Government gives go ahead for €12m fund to help enterprise centres

Funds available to centres renting space and offering supports to businesses

Julie Sinnamon, chief executive of Enterprise Ireland, which will administer the new €12 million enterprise centre fund. Photograph: Dara Mac Dónaill

Julie Sinnamon, chief executive of Enterprise Ireland, which will administer the new €12 million enterprise centre fund. Photograph: Dara Mac Dónaill

 

The Government has given the go-ahead for a new €12 million fund to assist enterprise centres, which offer co-working spaces and other supports for small businesses.

The fund will be administered by Enterprise Ireland, with up to €150,000 available for applying enterprise centres, which in addition to providing space and training for companies, also administer grants.

The Tánaiste, Leo Varadkar, will launch the fund at an event at the Guinness Enterprise Centre in Dublin’s Liberties. The smallest grant available is €10,000, with the funds earmarked for recovery plans designed to help centres “reboot” over the next six to 12 months.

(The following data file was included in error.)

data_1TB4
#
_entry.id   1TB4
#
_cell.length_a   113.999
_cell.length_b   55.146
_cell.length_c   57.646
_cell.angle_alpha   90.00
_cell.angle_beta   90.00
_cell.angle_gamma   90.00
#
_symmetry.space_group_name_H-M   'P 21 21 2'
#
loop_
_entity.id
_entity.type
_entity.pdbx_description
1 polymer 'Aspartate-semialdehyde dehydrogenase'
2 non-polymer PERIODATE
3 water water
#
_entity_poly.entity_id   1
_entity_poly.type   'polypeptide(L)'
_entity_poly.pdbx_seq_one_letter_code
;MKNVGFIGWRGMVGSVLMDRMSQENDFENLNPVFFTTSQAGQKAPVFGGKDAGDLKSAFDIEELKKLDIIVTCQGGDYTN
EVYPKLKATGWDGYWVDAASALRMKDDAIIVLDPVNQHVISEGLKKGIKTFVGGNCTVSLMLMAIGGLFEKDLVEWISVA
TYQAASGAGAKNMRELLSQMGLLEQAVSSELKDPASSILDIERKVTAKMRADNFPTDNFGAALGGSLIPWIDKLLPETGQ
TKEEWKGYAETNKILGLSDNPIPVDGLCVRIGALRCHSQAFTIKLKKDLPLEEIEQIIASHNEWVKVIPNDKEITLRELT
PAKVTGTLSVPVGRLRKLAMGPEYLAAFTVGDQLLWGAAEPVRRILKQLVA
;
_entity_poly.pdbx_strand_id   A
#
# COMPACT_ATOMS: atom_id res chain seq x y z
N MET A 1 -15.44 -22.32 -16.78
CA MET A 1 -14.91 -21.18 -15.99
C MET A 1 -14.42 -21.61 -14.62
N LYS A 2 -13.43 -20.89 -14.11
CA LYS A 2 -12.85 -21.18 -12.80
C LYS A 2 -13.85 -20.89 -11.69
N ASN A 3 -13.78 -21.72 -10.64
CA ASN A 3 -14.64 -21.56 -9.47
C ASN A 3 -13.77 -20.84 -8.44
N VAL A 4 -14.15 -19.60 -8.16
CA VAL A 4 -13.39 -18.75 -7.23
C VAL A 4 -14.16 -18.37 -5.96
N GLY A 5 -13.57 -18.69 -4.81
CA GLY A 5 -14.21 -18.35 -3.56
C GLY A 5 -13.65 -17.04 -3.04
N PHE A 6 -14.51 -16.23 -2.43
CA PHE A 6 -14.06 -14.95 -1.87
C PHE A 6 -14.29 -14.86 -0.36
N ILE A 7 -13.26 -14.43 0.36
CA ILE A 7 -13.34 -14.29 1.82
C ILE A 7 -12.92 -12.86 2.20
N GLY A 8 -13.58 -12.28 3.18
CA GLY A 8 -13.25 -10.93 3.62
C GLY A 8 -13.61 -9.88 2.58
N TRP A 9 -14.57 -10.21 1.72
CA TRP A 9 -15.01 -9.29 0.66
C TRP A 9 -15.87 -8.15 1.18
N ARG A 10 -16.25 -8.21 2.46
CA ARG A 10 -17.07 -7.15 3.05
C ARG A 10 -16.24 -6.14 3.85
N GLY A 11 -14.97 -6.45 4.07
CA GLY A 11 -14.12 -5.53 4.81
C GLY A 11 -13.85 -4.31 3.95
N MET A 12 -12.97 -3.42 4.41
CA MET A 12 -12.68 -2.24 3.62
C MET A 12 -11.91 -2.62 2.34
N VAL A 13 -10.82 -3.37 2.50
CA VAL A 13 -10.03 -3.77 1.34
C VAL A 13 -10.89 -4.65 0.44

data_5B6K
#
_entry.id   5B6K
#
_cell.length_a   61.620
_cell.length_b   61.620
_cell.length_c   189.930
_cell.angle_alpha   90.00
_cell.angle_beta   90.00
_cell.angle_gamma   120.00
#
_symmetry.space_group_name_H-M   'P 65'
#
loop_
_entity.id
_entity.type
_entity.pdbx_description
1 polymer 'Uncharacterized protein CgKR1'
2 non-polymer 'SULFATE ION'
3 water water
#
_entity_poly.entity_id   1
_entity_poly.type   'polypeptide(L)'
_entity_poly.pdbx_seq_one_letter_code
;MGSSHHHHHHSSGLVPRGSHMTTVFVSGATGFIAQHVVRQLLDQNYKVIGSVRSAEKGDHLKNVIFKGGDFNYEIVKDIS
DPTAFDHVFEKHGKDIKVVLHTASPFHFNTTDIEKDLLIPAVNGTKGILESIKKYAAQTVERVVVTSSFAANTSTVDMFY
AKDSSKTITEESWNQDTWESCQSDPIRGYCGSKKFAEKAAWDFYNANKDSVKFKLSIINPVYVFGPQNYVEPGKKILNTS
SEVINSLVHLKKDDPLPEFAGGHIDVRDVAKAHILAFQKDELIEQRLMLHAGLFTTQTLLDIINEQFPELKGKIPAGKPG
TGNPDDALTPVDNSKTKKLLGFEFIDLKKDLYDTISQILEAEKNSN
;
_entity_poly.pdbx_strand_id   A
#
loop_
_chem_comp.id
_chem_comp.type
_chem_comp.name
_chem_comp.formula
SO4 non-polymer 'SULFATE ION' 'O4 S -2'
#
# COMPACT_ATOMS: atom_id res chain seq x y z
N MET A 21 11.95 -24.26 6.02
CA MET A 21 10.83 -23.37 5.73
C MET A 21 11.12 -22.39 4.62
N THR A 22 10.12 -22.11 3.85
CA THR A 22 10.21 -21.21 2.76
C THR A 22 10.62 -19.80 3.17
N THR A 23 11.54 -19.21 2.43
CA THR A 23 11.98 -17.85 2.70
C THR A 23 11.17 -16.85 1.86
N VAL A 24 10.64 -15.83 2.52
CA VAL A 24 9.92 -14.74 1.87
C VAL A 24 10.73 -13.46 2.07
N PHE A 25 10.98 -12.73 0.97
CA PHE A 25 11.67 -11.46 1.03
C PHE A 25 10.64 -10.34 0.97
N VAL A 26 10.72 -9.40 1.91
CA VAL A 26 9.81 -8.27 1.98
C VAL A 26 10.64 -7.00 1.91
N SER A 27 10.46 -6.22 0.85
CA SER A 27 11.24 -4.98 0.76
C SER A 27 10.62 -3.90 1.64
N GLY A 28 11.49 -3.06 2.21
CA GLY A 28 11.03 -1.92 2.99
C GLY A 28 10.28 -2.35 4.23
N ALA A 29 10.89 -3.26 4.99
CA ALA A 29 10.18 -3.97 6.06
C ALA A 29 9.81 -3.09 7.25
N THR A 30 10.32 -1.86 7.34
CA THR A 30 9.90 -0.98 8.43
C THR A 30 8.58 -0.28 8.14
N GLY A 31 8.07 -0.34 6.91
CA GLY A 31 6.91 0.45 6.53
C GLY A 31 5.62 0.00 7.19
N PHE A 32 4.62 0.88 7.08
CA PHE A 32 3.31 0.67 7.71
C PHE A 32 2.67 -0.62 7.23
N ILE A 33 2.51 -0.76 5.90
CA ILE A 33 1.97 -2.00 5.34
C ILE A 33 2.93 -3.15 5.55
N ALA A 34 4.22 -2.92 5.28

Mr Varadkar said the centres “provide space, training, finance and advice to entrepreneurs and their services will be especially important over the coming months. This funding will help them put in place a recovery plan which will ensure they can continue to deliver for all parts of Ireland”.

Julie Sinnamon, the chief executive of Enterprise Ireland, said the centres “provide a critical regional infrastructure for entrepreneurs, start-up companies and small enterprises”. She said the fund would “provide financial support to help eligible enterprise centres to continue to provide important services to start-ups in towns and villages across Ireland.

“These Enterprise Centres have a key role in supporting regional enterprise and contributing to economic recovery, post Covid-19.”

The fund will cover 80 per cent of costs detailed in a recovery plan submitted by applicants, who will have to demonstrate the ability to finance the balance of funding, which can take the form of revenue generated through the centres activities over the duration of the plan.

In order to be considered eligible, the centres – which can be for profit or not – must be headquartered in Ireland and provide rented accommodation space to enterprise and other supports and services through programmes offered.

The applicants will also have to demonstrate they need funding to cover operational costs over the next six to 2 months.

Applications are open from Wednesday.